Sailors now having to navigate inflation too

Everything is more expensive these days, and boat charters in Greece, Croatia or elsewhere abroad are no exception - some boats now cost 30% more than they did for the same week in 2022

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Issued 24th January 2023

AdventureIt’s one of the unwritten rules that charter boats get cheaper to rent or charter with their age. It’s a statement which has been true since the advent of modern leisure sailing, and makes sense because as boats get older, they lose a little of their sheen and become a little less comfortable and desirable.

But no more – analysis by yacht and catamaran charter experts shows that over the last year, prices for renting a yacht and catamaran for a week have risen by as much as 34% in some parts of the Med.

Whilst charter fees in Italy have risen by a modest 11% on average, boats in Greece have risen by an inflation-busting 23%, and boats in Croatia by a staggering 28% - meaning that if you chartered the exact same boat as you chartered last year, you’ll have to pay more for the pleasure in 2023 (but it’s now a year older).

SailingCharter fee increases vary by charter operator, type of boat, and the dates and place you’re hoping to travel from. The biggest increase noted was for a 4-cabin 2022 Dufour 460 in Trogir, which saw its price jump 34% from it’s price for the second week in June 2022 to the same week in June 2023.

Whilst the price of fuel, the scarcity of boat spare-parts and rising local wages offers some explanation for the price increases, the biggest reason is the exceptionally high demand for boat charters over the past few years – post covid, for whatever reason, sailing holidays and boat charters have been getting booked up earlier, and there are weeks in peak season when occupancy rates for charter boats reach 99% (previously, this figure hovered around 82%). comment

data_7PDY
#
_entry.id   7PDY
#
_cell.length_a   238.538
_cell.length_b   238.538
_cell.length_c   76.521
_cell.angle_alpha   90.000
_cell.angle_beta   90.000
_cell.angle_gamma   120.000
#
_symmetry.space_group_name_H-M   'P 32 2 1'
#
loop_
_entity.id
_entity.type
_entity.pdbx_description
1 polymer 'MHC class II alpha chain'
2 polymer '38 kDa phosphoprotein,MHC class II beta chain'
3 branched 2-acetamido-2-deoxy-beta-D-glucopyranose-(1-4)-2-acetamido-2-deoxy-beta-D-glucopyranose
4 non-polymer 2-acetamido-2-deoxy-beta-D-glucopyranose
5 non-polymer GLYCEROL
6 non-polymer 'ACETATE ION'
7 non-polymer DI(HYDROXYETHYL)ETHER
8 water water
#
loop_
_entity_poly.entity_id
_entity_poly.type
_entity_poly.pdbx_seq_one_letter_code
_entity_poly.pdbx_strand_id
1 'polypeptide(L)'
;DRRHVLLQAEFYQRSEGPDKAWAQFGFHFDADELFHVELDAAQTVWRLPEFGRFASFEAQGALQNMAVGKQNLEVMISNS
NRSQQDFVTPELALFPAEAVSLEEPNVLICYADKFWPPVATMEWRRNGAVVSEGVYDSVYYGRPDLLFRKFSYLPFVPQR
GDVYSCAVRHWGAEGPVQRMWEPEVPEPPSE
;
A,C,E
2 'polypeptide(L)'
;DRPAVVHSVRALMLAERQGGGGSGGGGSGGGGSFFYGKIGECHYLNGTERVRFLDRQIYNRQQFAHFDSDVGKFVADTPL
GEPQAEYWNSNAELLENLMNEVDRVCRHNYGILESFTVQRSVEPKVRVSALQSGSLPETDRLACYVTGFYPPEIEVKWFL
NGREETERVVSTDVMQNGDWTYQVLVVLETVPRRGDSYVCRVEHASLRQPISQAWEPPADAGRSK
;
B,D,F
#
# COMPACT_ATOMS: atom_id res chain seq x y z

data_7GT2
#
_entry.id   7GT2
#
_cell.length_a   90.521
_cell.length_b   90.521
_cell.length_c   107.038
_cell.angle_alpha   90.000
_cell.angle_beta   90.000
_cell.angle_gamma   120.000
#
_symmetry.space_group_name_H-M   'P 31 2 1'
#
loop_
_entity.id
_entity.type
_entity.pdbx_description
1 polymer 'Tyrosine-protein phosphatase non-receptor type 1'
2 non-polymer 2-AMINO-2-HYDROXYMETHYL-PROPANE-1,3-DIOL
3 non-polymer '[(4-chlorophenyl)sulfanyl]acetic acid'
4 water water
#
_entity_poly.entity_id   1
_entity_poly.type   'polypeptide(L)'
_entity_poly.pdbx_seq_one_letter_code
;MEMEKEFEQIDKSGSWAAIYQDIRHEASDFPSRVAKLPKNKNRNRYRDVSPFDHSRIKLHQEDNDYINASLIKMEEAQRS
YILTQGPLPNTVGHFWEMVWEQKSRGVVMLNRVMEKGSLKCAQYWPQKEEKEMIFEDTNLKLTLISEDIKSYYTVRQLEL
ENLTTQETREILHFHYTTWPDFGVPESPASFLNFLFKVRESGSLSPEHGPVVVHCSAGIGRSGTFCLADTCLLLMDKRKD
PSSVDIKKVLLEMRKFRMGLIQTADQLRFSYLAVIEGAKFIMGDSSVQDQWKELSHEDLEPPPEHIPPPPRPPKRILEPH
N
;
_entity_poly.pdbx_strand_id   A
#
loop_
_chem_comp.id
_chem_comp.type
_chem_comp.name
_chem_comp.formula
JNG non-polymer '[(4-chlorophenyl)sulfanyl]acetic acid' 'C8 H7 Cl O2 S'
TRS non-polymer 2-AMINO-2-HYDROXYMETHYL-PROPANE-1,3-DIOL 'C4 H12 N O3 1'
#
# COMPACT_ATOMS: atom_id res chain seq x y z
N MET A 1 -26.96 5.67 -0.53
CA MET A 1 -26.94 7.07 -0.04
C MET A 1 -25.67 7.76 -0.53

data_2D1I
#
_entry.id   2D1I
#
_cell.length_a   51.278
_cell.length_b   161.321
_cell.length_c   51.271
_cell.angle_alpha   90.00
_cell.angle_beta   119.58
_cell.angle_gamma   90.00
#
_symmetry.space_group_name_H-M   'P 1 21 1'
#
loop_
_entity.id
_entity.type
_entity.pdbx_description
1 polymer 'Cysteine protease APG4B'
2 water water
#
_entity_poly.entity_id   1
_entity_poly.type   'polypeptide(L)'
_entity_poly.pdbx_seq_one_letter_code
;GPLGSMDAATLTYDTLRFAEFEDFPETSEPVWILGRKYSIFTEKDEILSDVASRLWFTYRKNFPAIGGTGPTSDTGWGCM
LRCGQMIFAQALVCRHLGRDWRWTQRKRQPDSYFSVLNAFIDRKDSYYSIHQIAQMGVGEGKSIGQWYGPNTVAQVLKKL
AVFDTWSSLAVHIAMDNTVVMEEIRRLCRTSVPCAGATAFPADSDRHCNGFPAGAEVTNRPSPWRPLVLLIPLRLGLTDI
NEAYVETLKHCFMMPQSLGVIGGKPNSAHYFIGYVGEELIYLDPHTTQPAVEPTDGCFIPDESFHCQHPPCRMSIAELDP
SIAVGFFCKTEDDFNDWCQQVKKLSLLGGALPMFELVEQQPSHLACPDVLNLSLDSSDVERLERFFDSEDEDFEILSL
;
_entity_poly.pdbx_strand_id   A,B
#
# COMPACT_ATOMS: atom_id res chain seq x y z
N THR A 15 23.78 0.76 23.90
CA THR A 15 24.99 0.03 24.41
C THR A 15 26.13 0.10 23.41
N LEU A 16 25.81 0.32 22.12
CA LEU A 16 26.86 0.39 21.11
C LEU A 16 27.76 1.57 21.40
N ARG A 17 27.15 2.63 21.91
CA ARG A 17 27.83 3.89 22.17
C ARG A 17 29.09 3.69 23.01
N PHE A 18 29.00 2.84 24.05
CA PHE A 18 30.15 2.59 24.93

Paklinski Otoci, CroatiaTommy Tognarelli, co-founder of, said "It seems everyone is talking about inflation and price rises – and you can now add sailing holidays to the list of things which have been affected. Which at least means you can talk about sailing, and the places where you want to go on holiday.

“Whilst some of the price rises are down to the cost pressures that charter operators face - with their fleets of boats, and rising costs of spare parts, staff and marina fees - there is almost certainly an element of upward pressure on prices from the crazy demand we have seen over the last few years, when almost every boat is fully booked through the summer season.

“Fortunately, there are a few ways which sailors can navigate inflation – such as switching to an older or smaller boat than they might otherwise have chosen, by getting extra people on board to split the bills (insurance permitting), or by travelling at a slightly different time of the year – generally peak-peak-peak prices are in late July or early August, and the further away you can sail from that date, the lower the charter prices are.

“At the moment, there’s also early-booking discounts available, which could make all the difference."